30 Oct WHY I CAN’T BE PATRIOTIC… BUT IT’S NOT AS SIMPLE AS THAT
I’m fortunate enough to be able to live where I choose and, though I’d spent years in other countries, nowadays I happen to be living fairly close to where I was born. Same country, different city. Over the past decade I’ve noticed a subtle but widespread increase in public nationalism – generally speaking – from the media and the public. At first this surprised me, because I had always equated flag worship with the worst type of mob jingoism. I figured society was slowly but surely evolving beyond those idiot tropes. I guess I was wrong. Maybe society wasn’t evolving after all.
There’s been a paradigm shift in the directions of public inertia and patriotism is one of the symptoms. It’s an interesting phenomenon. I asked myself why I wasn’t on board with celebrations of national pride? Why didn’t I feel a sense of personal satisfaction in being able to share a patriotic love of the homeland with my fellow patriots? Because I’ve never been on board with national pride and I don’t share a patriotic love of the homeland with my fellow patriots.
But it’s not as simple as that…
It’s easy to make allowances for a nation ostensibly founded on (or responsible for founding) principles like freedom of expression, fundamental rights of personhood and property, rule of law, access to education, separation of powers, healthcare, social security and safety from the violence of despotism (home and abroad). It would be churlish to be ungrateful for the good fortune to be born into a class gifted the privilege of living out the ideals of equality, liberty and fraternity.
It would be easy to make a list of reasons why it’s better to be here than (insert country), especially if I cherry-pick only the most noble chapters of history and contrast the worst caricature of this or that foreign land. But I don’t this. I won’t allow cheap self-congratulation to misrepresent the truth of what I’ve seen and what I know. I don’t need to affirm my identity by shackling it to a flag. I can be of a country without being its apologist.
What’s more, I don’t want to justify my life choices by bullshitting myself I live in the best of all possible worlds. If I love where I come from and embrace where I choose to live, it must be an authentic eyes-wide-open preference; and it doesn’t require me to denugrate alternatives nor does it create an obligation to pledge allegiance to the red white and blue.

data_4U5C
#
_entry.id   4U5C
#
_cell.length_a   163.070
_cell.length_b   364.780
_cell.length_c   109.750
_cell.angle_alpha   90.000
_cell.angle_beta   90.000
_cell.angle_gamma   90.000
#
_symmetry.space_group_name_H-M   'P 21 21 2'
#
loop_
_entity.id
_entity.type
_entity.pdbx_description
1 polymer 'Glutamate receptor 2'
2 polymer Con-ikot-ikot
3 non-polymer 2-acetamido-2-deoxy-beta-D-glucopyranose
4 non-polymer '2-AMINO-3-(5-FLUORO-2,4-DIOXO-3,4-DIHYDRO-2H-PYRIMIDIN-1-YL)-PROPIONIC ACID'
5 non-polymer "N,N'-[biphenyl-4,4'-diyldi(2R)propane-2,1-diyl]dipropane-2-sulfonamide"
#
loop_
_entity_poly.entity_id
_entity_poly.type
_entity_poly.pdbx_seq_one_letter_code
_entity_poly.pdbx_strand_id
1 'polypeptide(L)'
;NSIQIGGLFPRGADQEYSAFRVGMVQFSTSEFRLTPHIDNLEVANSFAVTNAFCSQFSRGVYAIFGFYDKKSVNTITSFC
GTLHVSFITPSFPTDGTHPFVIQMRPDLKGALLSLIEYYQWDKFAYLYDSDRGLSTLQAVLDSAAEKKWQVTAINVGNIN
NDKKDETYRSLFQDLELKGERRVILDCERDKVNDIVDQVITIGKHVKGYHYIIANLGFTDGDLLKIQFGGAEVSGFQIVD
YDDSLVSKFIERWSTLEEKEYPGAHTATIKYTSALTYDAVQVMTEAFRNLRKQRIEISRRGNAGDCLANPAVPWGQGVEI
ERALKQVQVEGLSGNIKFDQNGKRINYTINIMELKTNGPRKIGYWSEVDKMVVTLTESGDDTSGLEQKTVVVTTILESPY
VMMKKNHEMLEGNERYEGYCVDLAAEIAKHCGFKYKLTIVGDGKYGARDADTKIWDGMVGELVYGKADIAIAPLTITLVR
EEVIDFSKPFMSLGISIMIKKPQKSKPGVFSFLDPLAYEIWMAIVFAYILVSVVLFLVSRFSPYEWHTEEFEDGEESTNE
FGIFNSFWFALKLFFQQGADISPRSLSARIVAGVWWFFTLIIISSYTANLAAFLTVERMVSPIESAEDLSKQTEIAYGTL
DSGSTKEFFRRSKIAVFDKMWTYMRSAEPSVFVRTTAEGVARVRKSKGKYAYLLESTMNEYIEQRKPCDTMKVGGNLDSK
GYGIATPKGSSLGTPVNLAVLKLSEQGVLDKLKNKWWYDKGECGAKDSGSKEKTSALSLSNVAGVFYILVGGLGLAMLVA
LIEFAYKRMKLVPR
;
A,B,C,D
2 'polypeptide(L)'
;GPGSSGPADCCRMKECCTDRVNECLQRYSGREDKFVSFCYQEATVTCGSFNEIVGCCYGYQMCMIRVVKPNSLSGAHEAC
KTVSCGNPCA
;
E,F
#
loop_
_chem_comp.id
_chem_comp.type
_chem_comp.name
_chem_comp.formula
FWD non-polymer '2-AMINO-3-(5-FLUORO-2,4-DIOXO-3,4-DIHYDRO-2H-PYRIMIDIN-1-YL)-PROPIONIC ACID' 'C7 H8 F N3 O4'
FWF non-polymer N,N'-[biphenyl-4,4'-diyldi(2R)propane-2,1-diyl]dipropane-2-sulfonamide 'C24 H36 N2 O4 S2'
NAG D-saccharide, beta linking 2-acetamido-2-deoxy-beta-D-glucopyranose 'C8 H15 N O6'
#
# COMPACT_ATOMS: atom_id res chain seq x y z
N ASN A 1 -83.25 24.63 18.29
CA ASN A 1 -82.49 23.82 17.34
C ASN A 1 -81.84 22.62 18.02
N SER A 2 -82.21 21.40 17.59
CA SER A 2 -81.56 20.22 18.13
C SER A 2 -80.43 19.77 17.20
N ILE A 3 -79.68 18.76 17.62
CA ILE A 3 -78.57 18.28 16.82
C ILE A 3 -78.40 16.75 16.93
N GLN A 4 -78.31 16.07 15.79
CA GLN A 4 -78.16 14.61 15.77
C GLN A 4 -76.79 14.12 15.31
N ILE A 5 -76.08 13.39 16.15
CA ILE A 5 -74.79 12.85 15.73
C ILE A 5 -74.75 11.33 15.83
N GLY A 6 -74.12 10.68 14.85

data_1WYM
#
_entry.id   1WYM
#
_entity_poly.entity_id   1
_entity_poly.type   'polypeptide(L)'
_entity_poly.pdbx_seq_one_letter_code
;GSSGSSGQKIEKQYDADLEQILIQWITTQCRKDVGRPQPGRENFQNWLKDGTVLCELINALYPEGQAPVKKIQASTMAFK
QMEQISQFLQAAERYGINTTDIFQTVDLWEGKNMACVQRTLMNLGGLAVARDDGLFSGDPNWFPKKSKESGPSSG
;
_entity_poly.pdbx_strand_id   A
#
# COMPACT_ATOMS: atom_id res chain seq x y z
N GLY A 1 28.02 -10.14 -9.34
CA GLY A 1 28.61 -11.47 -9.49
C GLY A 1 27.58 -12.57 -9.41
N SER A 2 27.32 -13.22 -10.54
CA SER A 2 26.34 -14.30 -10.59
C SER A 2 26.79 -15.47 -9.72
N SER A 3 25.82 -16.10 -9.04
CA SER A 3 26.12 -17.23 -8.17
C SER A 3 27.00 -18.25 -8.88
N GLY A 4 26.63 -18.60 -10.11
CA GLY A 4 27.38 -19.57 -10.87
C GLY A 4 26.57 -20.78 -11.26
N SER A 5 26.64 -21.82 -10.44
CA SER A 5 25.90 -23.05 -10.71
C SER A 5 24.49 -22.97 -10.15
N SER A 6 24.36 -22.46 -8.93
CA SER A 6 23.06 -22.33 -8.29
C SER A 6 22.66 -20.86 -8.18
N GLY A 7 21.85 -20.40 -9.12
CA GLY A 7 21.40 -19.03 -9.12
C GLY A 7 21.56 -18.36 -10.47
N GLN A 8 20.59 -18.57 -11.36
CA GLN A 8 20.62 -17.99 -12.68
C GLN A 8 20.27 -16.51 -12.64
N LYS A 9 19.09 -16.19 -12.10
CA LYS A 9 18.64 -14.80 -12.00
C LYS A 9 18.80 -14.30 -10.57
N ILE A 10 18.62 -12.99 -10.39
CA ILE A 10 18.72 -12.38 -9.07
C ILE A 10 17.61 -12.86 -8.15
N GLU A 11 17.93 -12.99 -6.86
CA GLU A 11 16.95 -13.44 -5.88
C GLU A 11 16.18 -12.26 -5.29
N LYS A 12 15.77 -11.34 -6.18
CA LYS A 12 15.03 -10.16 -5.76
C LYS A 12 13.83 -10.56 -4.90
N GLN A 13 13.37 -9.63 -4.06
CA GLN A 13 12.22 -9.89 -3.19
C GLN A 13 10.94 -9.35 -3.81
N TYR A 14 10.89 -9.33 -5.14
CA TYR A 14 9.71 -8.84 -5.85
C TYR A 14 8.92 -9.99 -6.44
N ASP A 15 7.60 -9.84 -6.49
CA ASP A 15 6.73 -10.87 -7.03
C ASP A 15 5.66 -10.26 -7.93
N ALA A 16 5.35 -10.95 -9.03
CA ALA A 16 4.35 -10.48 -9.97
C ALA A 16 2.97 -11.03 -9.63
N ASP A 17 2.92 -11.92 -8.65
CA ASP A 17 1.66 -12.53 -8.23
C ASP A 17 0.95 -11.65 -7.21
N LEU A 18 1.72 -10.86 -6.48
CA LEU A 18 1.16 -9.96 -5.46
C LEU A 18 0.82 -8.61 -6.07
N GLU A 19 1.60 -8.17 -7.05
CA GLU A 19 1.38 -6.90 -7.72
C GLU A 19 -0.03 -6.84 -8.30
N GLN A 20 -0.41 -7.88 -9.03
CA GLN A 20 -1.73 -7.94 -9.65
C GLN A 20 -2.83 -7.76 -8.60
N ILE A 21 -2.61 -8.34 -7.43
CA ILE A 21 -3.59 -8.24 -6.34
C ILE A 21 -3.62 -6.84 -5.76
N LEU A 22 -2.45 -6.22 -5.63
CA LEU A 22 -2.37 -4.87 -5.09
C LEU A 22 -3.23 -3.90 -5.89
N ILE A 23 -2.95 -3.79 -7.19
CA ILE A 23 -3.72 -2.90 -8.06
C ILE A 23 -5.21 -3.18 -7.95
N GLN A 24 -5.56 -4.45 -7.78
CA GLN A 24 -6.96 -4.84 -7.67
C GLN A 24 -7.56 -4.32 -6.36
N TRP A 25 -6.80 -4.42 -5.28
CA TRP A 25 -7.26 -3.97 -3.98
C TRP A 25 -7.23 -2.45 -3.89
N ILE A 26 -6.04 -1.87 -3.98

Having said that, most of my peers are decidedly patriotic. Some more, some less. It seems to vary by life experience and inherited habit. Many enjoy cultivating a nationalist attachment to country, proclaiming a public pride in their accident of birth-nation. They cheer public displays of jingo, exalt triumph at sports or war. I can’t share this happy self-satisfaction. There’s no comfort in the whiteness of crowds. I can’t see the world in terms that start with me and end with my circle of familiar privilege.
As an adult, patriotism feels instead like its rooted in a wilful disdain for the outgroup. At best it insists on a myopic insensibility to the suffering of other human beings that – in no small part – was and is imposed on the vulnerable to fund the class benefits underwriting my quality of life. I can’t ignore inhumanity. I can’t see us as somehow divided into haves and have-nots and be happy to be a have and reconciled to the servitude (or plundering) of the have-nots.
In the end, the more I learn about the reality of how privilege is maintained, the more our mechanisms of entrenched power, wealth and opportunity hording are laid bare, the more I’m exposed to the selective arbitrariness of those precious founding principles and the more evidence stacks up of grotesquely unfair application of basic rights, the less it’s possible to see patriotism as anything but the benzo delusions of a gangster’s moll.
We may have no choice where we’re born and where we grow up. We may choose, as individuals, to be pragmatic about where we live and what we live by. But this doesn’t create an obligation to be a proponent of cruel systems of exploitation, however convenient, however out of sight, however easily it can be kept out of mind.
Patriotism is an unnecessary exhibition of misplaced pride, an evil absolution, a blind faith in unnatural hegemonies and a crass celebration (and acceptance) of the world divided into fraternities and untermensch. I want no part of that.